Military Standard 105 (MIL-STD-105) is the grand daddy of sampling acceptance standards. The standard grew out of work done at Bell Labs in the 1930s and was first published during WWII. There were five updates to the standard, the last edition being MIL-STD-105E, published in 1989.
In 1995 the standard was officially cancelled when the military decided to go with civilian quality standards moving forward. Military Standard 105 lives on through its progeny, such as ANSI/ASQ Z1.4, ASTM E2234, and ISO 2859-1. There’s been an interesting interaction between civilian and military standards: Civilian organizations adopted military standards, then the military adopted civilian standards (which evolved from military standards).
From a statistical perspective, it seems a little odd that sampling procedures are given without as much context as an experiment designed from scratch might have. But obviously a large organization, certainly an army, must have standardized procedures. A procurement department cannot review thousands of boutique experiment designs the way a cancer center reviews sui generis clinical trial designs. They have to have objective procedures that do not require a statistician to evaluate.
Of course manufacturers need objective standards too. The benefits of standardization outweigh the potential benefits of customization: economic efficiency trumps the increase in statistical efficiency that might be obtained from a custom sampling approach.
Although the guidelines in MIL-STD-105 are objective, they’re also flexible. For example, instead of dictating a single set of testing procedures, the standard gives normal, tightened, and reduced procedures. The level of testing can go up or down based on experience. During normal inspection, if two out of five consecutive lots have been rejected, then testing switches to tightened procedures. Then after five consecutive lots have been accepted, normal testing can resume. And if certain conditions are met under normal procedures, the manufacturer can relax to reduced procedures . The procedures are adaptive, but there are explicit rules for doing the adapting.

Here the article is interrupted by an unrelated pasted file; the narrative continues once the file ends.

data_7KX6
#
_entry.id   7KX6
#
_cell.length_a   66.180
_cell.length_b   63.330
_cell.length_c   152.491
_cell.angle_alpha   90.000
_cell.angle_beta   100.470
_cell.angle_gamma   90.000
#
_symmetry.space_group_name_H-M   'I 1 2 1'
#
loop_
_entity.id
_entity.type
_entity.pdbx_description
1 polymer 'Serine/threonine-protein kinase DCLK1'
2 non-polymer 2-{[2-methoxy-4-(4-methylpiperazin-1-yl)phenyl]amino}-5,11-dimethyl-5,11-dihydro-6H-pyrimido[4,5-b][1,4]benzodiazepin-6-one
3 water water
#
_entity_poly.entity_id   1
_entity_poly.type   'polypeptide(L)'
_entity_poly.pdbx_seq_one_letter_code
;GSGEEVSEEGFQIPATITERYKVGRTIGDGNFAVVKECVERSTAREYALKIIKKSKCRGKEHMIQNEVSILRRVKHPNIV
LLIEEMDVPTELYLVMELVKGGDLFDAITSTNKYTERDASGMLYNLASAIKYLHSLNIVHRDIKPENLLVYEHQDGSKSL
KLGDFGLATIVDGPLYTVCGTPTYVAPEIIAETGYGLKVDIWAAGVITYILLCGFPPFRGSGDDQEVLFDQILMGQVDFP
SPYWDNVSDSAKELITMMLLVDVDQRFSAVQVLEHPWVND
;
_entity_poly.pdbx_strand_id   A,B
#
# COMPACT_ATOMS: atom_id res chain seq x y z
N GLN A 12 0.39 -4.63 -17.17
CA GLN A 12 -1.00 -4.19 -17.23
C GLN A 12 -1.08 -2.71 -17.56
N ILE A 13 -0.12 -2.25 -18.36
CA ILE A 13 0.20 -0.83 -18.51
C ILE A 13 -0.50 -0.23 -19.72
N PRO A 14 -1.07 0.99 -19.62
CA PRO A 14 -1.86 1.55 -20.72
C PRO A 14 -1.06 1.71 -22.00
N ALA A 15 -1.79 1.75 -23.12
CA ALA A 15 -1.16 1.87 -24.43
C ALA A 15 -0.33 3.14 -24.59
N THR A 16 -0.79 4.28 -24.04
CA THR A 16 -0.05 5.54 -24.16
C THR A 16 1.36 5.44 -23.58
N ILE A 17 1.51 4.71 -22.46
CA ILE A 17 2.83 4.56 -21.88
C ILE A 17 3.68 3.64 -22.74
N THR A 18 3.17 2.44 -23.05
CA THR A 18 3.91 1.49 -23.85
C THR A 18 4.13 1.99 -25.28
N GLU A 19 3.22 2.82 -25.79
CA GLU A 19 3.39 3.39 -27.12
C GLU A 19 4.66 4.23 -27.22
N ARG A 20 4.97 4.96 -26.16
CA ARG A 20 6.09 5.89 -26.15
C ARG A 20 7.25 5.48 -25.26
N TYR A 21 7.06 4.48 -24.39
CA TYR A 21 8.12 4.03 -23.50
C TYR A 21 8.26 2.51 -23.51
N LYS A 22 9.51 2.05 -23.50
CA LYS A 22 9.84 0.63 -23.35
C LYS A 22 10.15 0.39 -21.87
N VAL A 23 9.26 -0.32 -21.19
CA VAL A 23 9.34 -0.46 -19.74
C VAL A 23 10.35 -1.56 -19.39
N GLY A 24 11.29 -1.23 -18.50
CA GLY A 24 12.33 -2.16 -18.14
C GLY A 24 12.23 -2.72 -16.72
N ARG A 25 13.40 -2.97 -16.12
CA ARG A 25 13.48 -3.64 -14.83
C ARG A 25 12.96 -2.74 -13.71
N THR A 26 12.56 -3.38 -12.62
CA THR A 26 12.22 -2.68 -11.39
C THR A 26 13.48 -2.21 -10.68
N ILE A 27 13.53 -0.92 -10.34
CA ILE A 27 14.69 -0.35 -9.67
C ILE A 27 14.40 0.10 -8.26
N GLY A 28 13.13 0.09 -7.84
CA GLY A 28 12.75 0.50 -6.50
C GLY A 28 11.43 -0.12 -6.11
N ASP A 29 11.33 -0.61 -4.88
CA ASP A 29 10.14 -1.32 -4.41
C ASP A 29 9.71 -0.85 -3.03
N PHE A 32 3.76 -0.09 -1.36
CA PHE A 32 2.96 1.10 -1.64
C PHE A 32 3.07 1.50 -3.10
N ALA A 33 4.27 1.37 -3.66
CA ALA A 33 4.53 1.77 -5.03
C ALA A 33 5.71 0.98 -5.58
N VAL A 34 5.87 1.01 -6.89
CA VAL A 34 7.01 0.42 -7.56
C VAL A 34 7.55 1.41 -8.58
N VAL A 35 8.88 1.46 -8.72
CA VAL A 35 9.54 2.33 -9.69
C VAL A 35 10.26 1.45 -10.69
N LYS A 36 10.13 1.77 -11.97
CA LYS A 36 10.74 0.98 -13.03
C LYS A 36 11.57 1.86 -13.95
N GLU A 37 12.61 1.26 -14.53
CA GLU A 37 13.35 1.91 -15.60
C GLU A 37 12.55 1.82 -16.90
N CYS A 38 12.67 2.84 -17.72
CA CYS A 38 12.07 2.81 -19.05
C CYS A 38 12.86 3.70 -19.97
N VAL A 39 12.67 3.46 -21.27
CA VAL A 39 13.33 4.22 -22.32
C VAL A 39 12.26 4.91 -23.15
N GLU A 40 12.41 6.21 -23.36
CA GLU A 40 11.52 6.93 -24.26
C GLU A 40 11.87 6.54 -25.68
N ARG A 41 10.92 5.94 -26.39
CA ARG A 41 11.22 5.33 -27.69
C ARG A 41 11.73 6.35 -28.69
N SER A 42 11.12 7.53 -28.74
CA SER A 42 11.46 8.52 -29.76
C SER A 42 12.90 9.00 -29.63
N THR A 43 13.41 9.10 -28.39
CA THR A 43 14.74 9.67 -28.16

This is very similar to my experience with adaptive clinical trial designs. Researchers often think that “adaptive” means flying by the seat of your pants, making subjective decisions as a trial progresses. But an adaptive statistical design is still a statistical design. The conduct of the experiment may change over time, but only according to objective statistical criteria set out in advance.
MIL-STD-105 grew out of the work of smart people, such as Harold Dodge at Bell Labs, thinking carefully about the consequences of the procedures. Although the procedures have all the statistical lingo stripped away—do this thing this many times, rather than looking at χ² values—statistical thought went into creating these procedures.
 This isn’t the most statistically powerful approach because it throws away information. It only considers whether batches met an acceptance standard; it doesn’t use the data on how many units passed or failed. The units in one batch are not interchangeable with units in another batch, but neither are they unrelated. A more sophisticated approach might use a hierarchical model that captured units within batches. But as stated earlier, you can’t have someone in procurement review hierarchical statistical analyses; you need simple rules.